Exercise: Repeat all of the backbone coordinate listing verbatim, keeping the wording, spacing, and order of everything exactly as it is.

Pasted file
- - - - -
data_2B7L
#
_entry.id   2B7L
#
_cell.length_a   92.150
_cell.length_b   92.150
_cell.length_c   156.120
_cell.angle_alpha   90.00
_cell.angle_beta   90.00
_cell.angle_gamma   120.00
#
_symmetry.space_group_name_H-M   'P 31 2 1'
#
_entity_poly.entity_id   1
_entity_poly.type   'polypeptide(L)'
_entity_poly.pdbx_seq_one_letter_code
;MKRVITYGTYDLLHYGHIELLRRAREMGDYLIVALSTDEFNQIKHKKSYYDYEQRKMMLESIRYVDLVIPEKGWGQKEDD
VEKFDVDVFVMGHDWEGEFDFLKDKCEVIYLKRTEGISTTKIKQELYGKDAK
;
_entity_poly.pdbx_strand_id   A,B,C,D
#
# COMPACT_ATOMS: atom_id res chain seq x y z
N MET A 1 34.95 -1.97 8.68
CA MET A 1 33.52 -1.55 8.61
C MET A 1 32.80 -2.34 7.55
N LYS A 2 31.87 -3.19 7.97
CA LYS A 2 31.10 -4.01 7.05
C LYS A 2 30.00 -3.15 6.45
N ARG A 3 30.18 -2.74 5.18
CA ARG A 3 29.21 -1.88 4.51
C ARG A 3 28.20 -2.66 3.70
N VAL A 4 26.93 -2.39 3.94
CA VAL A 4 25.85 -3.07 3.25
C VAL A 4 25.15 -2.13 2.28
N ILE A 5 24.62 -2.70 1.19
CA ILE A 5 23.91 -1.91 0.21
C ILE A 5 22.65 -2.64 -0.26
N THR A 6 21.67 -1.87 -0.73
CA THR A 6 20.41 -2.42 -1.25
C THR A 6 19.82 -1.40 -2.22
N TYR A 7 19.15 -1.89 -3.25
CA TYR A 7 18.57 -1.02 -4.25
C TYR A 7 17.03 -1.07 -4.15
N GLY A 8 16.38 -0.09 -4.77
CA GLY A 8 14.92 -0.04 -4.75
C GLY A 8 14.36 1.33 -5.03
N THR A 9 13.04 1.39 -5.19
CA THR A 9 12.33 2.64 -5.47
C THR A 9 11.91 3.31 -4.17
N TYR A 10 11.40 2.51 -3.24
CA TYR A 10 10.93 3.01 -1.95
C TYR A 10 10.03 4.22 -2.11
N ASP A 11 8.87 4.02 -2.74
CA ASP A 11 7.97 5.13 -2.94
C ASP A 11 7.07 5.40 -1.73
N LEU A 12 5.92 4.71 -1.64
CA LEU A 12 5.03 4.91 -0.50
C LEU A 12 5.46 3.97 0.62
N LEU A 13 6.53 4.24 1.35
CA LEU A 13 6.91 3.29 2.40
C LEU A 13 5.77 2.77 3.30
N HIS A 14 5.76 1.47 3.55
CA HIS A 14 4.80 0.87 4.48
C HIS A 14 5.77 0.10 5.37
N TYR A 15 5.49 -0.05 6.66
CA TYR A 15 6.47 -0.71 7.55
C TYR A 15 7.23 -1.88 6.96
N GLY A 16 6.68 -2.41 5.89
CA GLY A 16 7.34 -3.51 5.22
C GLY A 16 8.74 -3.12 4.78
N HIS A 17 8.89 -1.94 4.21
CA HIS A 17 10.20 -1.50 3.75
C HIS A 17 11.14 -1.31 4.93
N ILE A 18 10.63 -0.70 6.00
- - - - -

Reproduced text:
data_2B7L
#
_entry.id   2B7L
#
_cell.length_a   92.150
_cell.length_b   92.150
_cell.length_c   156.120
_cell.angle_alpha   90.00
_cell.angle_beta   90.00
_cell.angle_gamma   120.00
#
_symmetry.space_group_name_H-M   'P 31 2 1'
#
_entity_poly.entity_id   1
_entity_poly.type   'polypeptide(L)'
_entity_poly.pdbx_seq_one_letter_code
;MKRVITYGTYDLLHYGHIELLRRAREMGDYLIVALSTDEFNQIKHKKSYYDYEQRKMMLESIRYVDLVIPEKGWGQKEDD
VEKFDVDVFVMGHDWEGEFDFLKDKCEVIYLKRTEGISTTKIKQELYGKDAK
;
_entity_poly.pdbx_strand_id   A,B,C,D
#
# COMPACT_ATOMS: atom_id res chain seq x y z
N MET A 1 34.95 -1.97 8.68
CA MET A 1 33.52 -1.55 8.61
C MET A 1 32.80 -2.34 7.55
N LYS A 2 31.87 -3.19 7.97
CA LYS A 2 31.10 -4.01 7.05
C LYS A 2 30.00 -3.15 6.45
N ARG A 3 30.18 -2.74 5.18
CA ARG A 3 29.21 -1.88 4.51
C ARG A 3 28.20 -2.66 3.70
N VAL A 4 26.93 -2.39 3.94
CA VAL A 4 25.85 -3.07 3.25
C VAL A 4 25.15 -2.13 2.28
N ILE A 5 24.62 -2.70 1.19
CA ILE A 5 23.91 -1.91 0.21
C ILE A 5 22.65 -2.64 -0.26
N THR A 6 21.67 -1.87 -0.73
CA THR A 6 20.41 -2.42 -1.25
C THR A 6 19.82 -1.40 -2.22
N TYR A 7 19.15 -1.89 -3.25
CA TYR A 7 18.57 -1.02 -4.25
C TYR A 7 17.03 -1.07 -4.15
N GLY A 8 16.38 -0.09 -4.77
CA GLY A 8 14.92 -0.04 -4.75
C GLY A 8 14.36 1.33 -5.03
N THR A 9 13.04 1.39 -5.19
CA THR A 9 12.33 2.64 -5.47
C THR A 9 11.91 3.31 -4.17
N TYR A 10 11.40 2.51 -3.24
CA TYR A 10 10.93 3.01 -1.95
C TYR A 10 10.03 4.22 -2.11
N ASP A 11 8.87 4.02 -2.74
CA ASP A 11 7.97 5.13 -2.94
C ASP A 11 7.07 5.40 -1.73
N LEU A 12 5.92 4.71 -1.64
CA LEU A 12 5.03 4.91 -0.50
C LEU A 12 5.46 3.97 0.62
N LEU A 13 6.53 4.24 1.35
CA LEU A 13 6.91 3.29 2.40
C LEU A 13 5.77 2.77 3.30
N HIS A 14 5.76 1.47 3.55
CA HIS A 14 4.80 0.87 4.48
C HIS A 14 5.77 0.10 5.37
N TYR A 15 5.49 -0.05 6.66
CA TYR A 15 6.47 -0.71 7.55
C TYR A 15 7.23 -1.88 6.96
N GLY A 16 6.68 -2.41 5.89
CA GLY A 16 7.34 -3.51 5.22
C GLY A 16 8.74 -3.12 4.78
N HIS A 17 8.89 -1.94 4.21
CA HIS A 17 10.20 -1.50 3.75
C HIS A 17 11.14 -1.31 4.93
N ILE A 18 10.63 -0.70 6.00